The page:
A eucalyptus-like tree that grows in New Zealand is still defending itself from a giant bird that died out about 500 years ago. The lancewood tree changes its appearance twice in its lifetime--an adaptation, a new study suggests, that prevented it from being eaten by flightless moas.
As a seedling, the lancewood tree (Pseudopanax crassifolius) sprouts small, brown, blotchy leaves. Then, as a sapling, its leaves grow into footlong spears with tiny barbs along the edge. Finally, the adult lancewood, which can reach a height of 20 meters, sports rounded, nondescript green leaves. Many scientists think that the tree evolved these metamorphoses to avoid moas, the main herbivores on the islands and a relative of emus and ostriches that humans hunted to extinction.
To test the moa hypothesis, Kevin C. Burns, an evolutionary ecologist at Victoria University of Wellington in New Zealand, and colleagues compared lancewood leaves with those from the similar tree Pseudopanax chathamicus. This species, which scientists think evolved from lancewood, grows on the Chatham Islands 800 kilometers east of New Zealand, where moas didn't live.
To determine how the trees would appear to a moa, the team measured the wavelength and brightness of light reflected by the leaves. Light from the lancewood seedling foliage differed from that of the Chatham trees but matched the light from dead leaves on the forest floor, the researchers report online this month in New Phytologist. Because the seedlings stand only 10 centimeters tall, the scientists concluded that the leaves' color would help a young, tender plant blend in with leaf litter and hide it from a browsing moa.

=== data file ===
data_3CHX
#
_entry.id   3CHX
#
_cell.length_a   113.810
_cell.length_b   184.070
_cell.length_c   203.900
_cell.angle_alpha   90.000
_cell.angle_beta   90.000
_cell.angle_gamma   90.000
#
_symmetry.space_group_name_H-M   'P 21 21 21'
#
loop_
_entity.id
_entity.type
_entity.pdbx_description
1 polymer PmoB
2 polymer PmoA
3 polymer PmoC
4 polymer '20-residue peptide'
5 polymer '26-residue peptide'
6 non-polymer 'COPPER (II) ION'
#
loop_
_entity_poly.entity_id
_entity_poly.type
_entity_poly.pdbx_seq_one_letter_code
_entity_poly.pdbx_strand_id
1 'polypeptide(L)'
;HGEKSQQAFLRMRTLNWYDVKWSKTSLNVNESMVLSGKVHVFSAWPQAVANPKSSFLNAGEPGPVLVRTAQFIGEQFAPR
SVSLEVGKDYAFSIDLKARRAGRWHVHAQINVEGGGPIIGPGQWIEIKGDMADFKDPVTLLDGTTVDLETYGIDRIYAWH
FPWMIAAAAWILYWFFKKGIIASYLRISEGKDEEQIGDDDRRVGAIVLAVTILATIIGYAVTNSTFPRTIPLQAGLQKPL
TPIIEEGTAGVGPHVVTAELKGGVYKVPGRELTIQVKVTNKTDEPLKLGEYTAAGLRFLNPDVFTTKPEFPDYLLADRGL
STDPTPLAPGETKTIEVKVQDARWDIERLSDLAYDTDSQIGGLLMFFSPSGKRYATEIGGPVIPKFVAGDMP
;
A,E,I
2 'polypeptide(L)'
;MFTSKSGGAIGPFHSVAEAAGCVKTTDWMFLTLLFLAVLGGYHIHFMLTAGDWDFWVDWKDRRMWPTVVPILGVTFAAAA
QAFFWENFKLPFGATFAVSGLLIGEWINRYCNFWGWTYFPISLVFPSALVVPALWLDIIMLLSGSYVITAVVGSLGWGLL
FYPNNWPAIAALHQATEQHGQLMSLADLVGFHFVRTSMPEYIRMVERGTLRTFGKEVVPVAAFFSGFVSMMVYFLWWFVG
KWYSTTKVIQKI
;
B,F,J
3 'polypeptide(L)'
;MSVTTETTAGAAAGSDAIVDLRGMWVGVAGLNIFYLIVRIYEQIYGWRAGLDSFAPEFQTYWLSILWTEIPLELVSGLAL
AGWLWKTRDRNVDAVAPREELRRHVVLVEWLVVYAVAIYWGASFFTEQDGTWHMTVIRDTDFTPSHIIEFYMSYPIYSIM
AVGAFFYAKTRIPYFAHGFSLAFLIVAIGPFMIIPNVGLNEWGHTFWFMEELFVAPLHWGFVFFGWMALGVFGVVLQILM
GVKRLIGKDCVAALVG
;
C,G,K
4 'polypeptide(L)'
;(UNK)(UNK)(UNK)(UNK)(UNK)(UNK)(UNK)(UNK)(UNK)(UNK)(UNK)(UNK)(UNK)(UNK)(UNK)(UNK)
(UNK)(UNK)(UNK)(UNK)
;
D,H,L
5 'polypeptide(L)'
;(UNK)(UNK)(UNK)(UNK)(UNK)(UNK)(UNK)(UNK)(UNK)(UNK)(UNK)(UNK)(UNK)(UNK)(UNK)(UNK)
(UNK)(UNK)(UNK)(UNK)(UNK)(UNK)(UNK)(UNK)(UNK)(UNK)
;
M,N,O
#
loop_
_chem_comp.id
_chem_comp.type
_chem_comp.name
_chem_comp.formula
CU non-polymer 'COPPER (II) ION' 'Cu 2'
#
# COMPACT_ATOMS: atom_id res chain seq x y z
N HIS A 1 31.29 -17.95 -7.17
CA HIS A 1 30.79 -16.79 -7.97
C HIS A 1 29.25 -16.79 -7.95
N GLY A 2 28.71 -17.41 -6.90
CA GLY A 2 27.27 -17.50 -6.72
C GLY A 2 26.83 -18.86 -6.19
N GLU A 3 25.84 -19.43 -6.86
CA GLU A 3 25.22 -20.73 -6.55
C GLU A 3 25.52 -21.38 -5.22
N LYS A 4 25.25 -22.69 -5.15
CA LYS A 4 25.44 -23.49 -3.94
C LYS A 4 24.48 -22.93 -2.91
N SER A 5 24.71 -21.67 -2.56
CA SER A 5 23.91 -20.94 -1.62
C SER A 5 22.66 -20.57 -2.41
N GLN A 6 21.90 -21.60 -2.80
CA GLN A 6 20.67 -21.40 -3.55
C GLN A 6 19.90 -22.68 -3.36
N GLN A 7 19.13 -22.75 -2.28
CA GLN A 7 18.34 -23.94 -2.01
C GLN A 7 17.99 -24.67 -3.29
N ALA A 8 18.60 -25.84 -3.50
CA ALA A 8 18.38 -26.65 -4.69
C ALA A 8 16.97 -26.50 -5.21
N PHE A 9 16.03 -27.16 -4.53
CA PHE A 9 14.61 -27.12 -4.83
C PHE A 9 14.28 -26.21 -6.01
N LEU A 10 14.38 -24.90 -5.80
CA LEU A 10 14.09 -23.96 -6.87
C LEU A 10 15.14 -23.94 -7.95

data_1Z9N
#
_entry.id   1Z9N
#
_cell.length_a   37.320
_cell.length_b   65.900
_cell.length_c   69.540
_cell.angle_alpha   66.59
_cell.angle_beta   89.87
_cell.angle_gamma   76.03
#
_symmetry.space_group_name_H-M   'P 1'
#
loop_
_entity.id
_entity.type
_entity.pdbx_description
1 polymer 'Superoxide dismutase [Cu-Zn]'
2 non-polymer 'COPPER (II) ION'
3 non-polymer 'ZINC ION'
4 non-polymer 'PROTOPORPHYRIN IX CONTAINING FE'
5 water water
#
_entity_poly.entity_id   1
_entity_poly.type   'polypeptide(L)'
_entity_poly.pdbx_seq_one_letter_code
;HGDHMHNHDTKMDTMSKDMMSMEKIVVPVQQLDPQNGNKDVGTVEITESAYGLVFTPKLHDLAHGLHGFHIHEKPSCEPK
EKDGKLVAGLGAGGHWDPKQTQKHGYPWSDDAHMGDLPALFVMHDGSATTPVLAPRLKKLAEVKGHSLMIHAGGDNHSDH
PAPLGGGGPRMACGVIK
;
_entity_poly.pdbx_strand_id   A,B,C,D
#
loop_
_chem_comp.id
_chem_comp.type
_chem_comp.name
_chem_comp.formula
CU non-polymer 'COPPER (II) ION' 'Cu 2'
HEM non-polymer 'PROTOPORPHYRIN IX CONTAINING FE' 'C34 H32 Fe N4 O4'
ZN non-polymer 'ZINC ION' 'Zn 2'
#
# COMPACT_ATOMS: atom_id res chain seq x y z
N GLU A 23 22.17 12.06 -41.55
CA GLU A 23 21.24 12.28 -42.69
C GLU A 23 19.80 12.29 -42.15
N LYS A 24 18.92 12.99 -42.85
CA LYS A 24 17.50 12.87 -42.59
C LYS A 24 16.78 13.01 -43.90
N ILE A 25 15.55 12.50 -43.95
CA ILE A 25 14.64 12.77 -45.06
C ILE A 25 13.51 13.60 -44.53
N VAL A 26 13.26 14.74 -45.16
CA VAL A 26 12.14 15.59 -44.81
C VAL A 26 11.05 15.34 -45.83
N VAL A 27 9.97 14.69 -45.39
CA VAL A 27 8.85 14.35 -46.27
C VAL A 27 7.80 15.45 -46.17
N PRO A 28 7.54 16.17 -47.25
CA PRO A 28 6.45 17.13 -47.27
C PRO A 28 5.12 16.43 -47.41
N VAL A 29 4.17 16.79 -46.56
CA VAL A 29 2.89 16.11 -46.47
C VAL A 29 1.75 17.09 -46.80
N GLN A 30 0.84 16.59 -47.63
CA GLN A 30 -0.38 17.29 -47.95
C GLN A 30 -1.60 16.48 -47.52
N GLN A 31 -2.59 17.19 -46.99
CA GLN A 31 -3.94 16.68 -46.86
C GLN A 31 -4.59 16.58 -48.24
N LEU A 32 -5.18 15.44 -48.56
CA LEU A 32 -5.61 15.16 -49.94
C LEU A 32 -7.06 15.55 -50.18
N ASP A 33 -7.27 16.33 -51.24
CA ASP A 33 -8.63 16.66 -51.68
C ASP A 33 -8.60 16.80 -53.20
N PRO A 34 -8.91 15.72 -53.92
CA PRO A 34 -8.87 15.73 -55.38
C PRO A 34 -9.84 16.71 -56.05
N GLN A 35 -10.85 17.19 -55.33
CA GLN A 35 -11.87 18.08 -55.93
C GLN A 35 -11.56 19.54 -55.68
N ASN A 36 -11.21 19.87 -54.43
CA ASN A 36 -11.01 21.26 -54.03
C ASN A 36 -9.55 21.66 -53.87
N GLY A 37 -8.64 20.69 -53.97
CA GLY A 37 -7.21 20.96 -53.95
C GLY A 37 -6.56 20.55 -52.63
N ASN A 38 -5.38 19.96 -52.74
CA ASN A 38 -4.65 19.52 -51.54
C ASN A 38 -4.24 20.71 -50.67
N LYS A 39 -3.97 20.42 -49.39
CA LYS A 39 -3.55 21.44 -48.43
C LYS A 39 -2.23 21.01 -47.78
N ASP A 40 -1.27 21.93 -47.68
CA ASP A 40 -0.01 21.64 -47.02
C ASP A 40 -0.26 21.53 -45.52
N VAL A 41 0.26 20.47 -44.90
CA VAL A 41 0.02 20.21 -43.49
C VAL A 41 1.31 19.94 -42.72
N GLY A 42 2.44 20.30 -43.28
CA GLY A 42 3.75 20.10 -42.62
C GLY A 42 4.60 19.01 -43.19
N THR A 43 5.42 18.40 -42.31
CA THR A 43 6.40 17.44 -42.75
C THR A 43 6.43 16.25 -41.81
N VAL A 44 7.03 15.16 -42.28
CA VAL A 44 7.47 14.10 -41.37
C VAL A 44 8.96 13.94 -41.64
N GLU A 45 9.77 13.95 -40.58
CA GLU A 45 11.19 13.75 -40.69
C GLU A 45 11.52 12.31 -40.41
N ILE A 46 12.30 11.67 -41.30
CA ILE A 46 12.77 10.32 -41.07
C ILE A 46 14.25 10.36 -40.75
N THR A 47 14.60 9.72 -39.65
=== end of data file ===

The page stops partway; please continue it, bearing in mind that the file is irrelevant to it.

When Burns and colleagues examined saplings from both trees, they found that lancewood leaves had intense bright spots near their barbs. The researchers suspect that these splotches highlighted the spikes and warned moas that the leaves would be difficult to eat. If a moa tried to gulp down one of these leaves, Burns says, it would be like "swallowing an arrow backwards."
Leaves from adult trees of the two species showed similar reflectivity to each other. Burns thinks that the adult lancewood stops morphing because its leaves would have been out of reach of even the largest moas. While the lancewood changes appearance early in its life, the Chatham doesn't. The team suggests that the selection pressure to change leaf color and shape was absent on the moa-free islands. "So the plants didn't have to pay the physiological cost of making these leaves, and they resorted back to normal-looking leaves," Burns says.
David Lee, a tropical botanist at Florida International University in Miami, says that although the evidence is speculative, the study suggests that "to understand the evolution of plant traits, you also need to look at extinct herbivores and their interactions with the plants." Thomas Givnish, a plant ecologist at the University of Wisconsin, Madison, adds that the hypothesis could be strengthened by "exposing these plants to ... emus or ostriches to demonstrate that these traits deter browsing by birds."